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Big week for Woods at Quicken Loans National

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POTOMAC, Md. – With two majors, the FedExCup Playoffs and a Ryder Cup still to be played, it’s hard to imagine how this week’s Quicken Loans National could be considered a tipping point for Tiger Woods.

He has, after all, played well enough so far this season to at least qualify for the first two post-season events, if not the Ryder Cup; and by all accounts seems pleased with his progress during this current comeback from injury.

But there’s more on the line for the 14-time major champion this week at TPC Potomac than one might expect.

Although Woods’ climb in the World Golf Ranking has been nothing short of meteoric, moving from outside the top 600 late last year to 82nd, he still has plenty of work to do, primarily his quest to play the WGC-Bridgestone Invitational which will move to Memphis next year.

“I would like to get in there one more time,” said Woods, an eight-time winner at Firestone. “I know the Senior Tour's going there, or PGA Tour Champions is going there, so eight more years from now I'll be able to get a start and I don't want to wait that long.”


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The top 50 players on July 23, the Monday after the Open Championship, qualify for the World Golf Championship, which means Woods would need to win this week to crack that number.

He could also make a World Ranking move at next month’s Open at Carnoustie, but given the relative strength of this week’s field compared to the year’s third major and the uncertainties of ending up on the wrong side of the draw in Scotland this week’s stop is probably his best chance to make up ground.

He could also add an event to his schedule, like he did earlier this at the Valspar Championship after missing the cut at the Genesis Open, but that’s not happening.

“I don't want to play too much, but I need to play enough,” he said. “I've got a game now that can play, so it's a matter of pacing myself through here, the Open, maybe Bridgestone, and then you've got the PGA and the playoffs are right there with the Ryder Cup on the back side, so that's a lot of golf coming up in the future.”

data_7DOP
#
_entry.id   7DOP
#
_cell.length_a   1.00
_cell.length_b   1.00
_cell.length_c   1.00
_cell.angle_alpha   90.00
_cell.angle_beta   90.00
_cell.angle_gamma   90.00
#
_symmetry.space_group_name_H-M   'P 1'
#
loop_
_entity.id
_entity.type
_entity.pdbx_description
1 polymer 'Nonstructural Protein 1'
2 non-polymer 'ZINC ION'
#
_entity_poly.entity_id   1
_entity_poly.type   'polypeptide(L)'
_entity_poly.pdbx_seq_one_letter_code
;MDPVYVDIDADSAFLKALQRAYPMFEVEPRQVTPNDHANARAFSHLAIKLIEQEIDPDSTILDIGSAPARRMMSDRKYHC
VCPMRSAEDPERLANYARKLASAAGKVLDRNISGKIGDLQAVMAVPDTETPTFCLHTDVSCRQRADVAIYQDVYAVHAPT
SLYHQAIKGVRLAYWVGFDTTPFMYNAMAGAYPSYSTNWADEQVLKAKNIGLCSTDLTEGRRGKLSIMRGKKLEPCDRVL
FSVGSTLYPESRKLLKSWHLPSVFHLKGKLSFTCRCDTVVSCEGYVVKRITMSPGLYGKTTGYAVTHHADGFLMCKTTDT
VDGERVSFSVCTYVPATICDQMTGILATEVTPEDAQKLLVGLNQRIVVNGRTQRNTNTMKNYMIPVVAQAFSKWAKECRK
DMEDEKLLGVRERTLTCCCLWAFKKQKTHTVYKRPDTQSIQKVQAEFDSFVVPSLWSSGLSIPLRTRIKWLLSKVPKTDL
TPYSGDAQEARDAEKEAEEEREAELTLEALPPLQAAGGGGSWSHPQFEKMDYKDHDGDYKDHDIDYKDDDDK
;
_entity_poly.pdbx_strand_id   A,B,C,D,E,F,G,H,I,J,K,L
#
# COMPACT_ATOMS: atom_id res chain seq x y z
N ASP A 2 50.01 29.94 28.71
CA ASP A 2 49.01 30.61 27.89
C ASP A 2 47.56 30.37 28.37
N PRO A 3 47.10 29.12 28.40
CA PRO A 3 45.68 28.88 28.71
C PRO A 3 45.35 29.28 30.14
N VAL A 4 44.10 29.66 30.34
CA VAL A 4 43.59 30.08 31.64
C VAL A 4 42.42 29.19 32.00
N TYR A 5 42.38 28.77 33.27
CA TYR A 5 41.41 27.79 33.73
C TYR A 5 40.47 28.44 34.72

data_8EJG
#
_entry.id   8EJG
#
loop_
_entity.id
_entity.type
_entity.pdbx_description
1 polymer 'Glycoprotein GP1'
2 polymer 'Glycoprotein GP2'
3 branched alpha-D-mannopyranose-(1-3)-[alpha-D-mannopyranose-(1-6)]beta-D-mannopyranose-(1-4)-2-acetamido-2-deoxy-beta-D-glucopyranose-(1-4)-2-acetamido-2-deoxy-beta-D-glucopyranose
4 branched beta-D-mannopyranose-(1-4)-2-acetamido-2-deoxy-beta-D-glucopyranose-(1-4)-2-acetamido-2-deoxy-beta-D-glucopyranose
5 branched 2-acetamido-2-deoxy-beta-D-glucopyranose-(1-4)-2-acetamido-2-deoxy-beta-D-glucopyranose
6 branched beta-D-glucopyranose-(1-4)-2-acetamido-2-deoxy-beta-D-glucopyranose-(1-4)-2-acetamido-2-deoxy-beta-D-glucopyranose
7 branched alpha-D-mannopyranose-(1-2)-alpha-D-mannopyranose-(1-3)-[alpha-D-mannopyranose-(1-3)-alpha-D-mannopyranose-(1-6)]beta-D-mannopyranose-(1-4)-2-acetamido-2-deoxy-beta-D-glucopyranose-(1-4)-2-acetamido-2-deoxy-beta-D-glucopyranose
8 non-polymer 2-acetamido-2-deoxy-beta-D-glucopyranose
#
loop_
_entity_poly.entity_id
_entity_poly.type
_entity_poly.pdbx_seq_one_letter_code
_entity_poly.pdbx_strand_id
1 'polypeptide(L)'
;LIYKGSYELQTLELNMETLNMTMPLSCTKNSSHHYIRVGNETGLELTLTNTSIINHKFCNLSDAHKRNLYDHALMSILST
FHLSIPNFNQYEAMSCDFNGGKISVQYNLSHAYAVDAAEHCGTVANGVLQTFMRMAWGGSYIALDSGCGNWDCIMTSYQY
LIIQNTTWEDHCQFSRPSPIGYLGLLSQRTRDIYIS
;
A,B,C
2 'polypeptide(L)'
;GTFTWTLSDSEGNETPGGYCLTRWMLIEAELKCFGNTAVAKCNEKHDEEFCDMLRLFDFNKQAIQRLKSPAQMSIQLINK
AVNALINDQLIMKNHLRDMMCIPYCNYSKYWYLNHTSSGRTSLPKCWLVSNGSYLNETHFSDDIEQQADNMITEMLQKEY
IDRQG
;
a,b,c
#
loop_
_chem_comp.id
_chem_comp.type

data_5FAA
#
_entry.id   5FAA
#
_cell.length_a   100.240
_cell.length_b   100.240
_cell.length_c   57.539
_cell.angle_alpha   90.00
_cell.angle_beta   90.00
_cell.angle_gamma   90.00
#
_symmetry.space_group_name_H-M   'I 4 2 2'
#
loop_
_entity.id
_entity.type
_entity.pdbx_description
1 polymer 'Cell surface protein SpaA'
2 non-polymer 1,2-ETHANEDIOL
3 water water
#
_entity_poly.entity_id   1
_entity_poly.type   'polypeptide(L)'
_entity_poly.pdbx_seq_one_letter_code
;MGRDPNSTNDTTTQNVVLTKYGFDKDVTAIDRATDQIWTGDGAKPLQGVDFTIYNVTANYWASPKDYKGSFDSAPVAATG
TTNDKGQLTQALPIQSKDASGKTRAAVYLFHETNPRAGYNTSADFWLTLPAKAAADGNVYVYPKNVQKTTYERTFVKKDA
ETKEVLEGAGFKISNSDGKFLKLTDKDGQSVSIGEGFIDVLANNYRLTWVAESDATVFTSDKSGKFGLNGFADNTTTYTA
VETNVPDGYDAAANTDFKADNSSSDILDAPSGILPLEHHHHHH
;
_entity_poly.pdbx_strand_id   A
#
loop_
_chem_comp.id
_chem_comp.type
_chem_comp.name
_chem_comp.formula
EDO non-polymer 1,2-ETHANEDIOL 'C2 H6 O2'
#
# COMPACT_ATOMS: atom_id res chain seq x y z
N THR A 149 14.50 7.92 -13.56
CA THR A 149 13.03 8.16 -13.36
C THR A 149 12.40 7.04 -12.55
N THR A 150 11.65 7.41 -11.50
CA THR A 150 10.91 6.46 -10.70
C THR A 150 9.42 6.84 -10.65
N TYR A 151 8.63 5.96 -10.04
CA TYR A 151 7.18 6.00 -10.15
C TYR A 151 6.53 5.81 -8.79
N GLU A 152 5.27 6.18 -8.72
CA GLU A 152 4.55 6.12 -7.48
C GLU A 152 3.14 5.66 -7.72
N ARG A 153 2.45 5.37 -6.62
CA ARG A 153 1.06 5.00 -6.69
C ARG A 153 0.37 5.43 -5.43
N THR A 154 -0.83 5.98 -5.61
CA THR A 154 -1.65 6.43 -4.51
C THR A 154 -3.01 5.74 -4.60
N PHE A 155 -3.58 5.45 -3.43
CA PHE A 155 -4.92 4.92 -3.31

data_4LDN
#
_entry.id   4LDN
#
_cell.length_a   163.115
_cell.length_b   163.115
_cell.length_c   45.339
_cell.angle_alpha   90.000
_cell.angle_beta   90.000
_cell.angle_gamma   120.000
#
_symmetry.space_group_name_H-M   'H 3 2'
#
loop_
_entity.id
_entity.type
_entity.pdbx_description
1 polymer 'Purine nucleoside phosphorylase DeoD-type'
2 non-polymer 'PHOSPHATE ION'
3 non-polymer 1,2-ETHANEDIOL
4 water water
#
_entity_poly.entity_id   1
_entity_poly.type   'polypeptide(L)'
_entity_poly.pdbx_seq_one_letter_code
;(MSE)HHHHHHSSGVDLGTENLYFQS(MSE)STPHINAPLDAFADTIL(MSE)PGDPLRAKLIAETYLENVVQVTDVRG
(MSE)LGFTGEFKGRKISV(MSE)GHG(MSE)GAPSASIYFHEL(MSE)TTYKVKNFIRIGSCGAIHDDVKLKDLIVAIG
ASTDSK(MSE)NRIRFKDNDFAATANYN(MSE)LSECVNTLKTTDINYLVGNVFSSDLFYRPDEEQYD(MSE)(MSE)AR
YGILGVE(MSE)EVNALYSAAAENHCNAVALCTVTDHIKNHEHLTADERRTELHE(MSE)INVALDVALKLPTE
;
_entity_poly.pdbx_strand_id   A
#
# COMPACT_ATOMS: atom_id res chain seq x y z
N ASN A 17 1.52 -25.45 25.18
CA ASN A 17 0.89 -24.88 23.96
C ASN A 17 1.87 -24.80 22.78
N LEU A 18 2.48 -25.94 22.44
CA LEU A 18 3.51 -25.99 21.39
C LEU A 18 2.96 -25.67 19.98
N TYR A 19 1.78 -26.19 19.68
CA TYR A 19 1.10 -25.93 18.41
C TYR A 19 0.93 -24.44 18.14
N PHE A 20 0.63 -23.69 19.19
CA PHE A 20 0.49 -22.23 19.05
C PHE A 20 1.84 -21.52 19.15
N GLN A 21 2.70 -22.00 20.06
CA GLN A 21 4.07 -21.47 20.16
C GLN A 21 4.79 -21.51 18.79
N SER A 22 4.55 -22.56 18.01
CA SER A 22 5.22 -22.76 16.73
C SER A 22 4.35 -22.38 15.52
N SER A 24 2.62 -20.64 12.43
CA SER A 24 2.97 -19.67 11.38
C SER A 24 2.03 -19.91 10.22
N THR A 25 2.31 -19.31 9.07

Without any additions to his current schedule, and assuming he doesn’t qualify for the WGC-Bridgestone Invitational or the final two playoff events, that leaves just five tournaments between now and the end of his season.

As Yogi Berra would say, it’s getting late early.

Getting late to qualify for the Bridgestone. Getting late to earn his first trip to the Tour Championship since 2013. And, perhaps most importantly, getting late to earn a spot on Jim Furyk’s Ryder Cup team later this fall.

Although he’s already assured a job in Paris as a vice captain when the U.S. team looks to win consecutive matches for the first time since 1993, there’s been no ambiguity about what he would rather do – play.

At 39th on the U.S. points list, he’s certainly on Furyk’s radar as a potential team member, but his chances to be among the top 8 qualifiers is much more precarious considering the qualifying deadline is after the PGA Championship.

That leaves Woods just three more starts to qualify, or else wait to be named a pick. All things being equal, it would be a difficult argument for Furyk to make if Woods didn’t crack the top 30 in points or show some serious signs of competitive life in the playoffs.

Asked to grade this current comeback, which began last December at the unofficial Hero World Challenge with distinctly tempered expectations but has progressively become more optimistic, Woods explained that considering how far he’s come in a relatively short period of time he counts this comeback as a success.

“At this particular time last year, as you know, I did not know. I was not allowed to putt yet, I was not allowed to swing a club yet, I did not know. There was no guarantee I would ever play golf, forget the PGA Tour,” he said. “To go from that to here, I didn't foresee that happening, I really didn't.”

All of these hurdles could be cleared in four days. A victory pretty much takes care of everything, although his status on Team USA in Paris would still be an interesting debate, and there’s not a better opportunity on Tiger’s dance card to secure that breakthrough than this week’s stop outside Washington, D.C.

Sleepy summer stops in late June normally don’t come with so much expectation, so much pressure, but for Woods the Quicken Loans National has the potential to be a seminal moment.